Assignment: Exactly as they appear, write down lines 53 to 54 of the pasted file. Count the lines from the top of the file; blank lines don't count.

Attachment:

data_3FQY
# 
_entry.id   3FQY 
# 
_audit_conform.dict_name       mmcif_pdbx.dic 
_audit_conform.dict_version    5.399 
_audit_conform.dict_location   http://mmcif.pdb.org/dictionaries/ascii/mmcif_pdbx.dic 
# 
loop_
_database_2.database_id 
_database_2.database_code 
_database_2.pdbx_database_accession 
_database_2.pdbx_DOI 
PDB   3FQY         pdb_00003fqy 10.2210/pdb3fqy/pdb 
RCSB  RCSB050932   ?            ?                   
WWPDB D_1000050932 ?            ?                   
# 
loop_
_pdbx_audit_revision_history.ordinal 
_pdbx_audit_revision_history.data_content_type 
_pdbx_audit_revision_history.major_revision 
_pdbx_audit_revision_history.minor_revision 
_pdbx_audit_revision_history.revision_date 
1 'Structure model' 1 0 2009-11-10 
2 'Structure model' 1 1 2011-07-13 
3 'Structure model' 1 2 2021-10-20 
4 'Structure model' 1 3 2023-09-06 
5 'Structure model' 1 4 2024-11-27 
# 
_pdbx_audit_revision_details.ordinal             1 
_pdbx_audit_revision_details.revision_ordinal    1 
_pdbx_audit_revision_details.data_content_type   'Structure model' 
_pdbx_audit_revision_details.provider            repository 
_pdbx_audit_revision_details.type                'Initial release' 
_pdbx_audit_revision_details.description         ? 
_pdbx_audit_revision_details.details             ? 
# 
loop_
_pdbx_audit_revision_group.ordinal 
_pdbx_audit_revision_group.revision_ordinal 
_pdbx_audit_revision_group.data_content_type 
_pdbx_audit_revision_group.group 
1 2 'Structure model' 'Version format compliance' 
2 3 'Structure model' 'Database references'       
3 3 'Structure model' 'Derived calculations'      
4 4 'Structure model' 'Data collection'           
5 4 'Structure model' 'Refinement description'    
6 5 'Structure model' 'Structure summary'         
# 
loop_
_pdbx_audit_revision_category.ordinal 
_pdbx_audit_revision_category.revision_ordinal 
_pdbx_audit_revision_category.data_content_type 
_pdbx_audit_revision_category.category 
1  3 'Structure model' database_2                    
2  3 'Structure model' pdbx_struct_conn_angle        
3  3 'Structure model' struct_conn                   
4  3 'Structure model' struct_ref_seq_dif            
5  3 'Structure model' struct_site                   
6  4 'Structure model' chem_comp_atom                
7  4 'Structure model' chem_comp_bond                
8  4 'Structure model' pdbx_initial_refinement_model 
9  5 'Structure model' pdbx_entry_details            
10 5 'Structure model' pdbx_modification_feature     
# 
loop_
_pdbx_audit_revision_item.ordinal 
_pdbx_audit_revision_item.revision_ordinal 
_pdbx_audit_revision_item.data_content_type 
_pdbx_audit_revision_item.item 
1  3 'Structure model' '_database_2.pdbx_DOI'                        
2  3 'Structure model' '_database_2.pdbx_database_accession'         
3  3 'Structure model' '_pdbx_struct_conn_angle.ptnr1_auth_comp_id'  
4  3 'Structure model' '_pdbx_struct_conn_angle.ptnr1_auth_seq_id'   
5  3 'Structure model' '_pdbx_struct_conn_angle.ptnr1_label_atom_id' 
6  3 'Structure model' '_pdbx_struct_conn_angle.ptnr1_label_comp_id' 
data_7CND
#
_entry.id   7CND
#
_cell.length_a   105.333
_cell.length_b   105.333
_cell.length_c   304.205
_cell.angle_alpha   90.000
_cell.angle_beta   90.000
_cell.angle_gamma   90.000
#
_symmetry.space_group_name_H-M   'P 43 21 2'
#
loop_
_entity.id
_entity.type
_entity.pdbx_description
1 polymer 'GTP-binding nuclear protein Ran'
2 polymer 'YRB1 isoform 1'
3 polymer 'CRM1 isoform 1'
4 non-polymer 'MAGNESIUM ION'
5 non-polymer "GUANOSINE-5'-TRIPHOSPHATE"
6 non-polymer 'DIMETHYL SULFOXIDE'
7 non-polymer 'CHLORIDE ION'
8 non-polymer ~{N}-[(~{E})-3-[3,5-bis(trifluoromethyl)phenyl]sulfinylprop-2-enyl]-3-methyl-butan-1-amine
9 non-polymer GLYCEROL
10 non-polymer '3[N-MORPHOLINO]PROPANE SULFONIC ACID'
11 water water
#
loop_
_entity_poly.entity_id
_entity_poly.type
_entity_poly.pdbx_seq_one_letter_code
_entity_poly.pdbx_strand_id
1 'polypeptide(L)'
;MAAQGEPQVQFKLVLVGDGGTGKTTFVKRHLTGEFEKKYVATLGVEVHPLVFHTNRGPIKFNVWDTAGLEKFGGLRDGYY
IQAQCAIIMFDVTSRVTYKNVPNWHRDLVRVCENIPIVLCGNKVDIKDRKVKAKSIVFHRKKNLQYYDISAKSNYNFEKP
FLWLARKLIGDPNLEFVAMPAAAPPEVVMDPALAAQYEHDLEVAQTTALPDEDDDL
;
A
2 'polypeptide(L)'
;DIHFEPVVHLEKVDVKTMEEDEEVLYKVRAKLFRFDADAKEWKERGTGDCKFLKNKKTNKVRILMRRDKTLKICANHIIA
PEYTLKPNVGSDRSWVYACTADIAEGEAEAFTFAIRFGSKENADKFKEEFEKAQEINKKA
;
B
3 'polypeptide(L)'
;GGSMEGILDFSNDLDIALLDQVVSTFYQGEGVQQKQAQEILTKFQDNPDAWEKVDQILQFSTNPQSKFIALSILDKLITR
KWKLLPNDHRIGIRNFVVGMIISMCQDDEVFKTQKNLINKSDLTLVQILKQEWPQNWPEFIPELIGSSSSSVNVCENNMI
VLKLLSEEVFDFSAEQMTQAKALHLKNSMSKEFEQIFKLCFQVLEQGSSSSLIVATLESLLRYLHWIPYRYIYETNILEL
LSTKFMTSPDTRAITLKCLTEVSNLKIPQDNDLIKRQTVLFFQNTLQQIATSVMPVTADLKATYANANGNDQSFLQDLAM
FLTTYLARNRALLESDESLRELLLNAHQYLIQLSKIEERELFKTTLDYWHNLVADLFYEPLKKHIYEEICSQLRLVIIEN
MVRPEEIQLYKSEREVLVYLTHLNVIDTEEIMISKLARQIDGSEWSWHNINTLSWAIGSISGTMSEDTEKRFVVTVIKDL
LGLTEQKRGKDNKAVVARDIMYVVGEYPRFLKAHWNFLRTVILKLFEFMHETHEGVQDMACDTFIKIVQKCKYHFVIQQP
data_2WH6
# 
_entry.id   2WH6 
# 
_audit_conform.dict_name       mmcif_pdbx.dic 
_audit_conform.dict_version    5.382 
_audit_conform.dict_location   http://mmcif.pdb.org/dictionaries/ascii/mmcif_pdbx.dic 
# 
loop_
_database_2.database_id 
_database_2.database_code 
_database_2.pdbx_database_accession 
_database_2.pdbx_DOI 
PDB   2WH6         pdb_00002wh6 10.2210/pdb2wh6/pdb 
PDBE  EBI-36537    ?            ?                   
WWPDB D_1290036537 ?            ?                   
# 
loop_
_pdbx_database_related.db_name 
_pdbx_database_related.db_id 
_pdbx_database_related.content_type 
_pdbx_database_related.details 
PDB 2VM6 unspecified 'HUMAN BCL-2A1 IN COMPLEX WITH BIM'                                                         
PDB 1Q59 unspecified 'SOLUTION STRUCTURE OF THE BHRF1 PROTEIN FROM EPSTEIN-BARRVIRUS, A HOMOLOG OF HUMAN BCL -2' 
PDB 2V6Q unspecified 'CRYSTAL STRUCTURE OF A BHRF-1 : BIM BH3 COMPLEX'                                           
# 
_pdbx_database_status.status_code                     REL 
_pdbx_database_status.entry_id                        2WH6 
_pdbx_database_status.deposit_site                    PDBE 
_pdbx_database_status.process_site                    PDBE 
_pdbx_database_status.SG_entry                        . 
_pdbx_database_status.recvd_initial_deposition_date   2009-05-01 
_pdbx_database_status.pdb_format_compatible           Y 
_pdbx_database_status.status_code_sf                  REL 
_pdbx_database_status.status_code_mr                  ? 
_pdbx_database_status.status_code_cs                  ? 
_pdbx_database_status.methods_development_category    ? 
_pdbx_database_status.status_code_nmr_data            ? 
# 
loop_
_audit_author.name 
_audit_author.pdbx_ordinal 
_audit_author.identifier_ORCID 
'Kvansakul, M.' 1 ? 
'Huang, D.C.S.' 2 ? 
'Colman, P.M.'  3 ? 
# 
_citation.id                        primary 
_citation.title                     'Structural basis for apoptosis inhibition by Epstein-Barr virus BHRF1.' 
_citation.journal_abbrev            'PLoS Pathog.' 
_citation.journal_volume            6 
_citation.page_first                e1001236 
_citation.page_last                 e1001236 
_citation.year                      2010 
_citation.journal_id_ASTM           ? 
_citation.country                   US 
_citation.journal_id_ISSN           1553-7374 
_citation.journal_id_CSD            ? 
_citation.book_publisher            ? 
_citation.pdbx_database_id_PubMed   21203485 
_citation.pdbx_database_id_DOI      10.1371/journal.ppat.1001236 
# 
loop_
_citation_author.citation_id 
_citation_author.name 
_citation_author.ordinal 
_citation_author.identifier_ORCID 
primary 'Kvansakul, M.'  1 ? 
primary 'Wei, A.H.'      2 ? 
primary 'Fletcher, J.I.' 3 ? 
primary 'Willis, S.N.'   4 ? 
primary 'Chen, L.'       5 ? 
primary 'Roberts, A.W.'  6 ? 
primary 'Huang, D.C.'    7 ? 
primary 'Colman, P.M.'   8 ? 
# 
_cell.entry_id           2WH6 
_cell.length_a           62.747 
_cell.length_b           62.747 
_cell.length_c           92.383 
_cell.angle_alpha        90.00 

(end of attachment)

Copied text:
_pdbx_audit_revision_category.data_content_type 
_pdbx_audit_revision_category.category 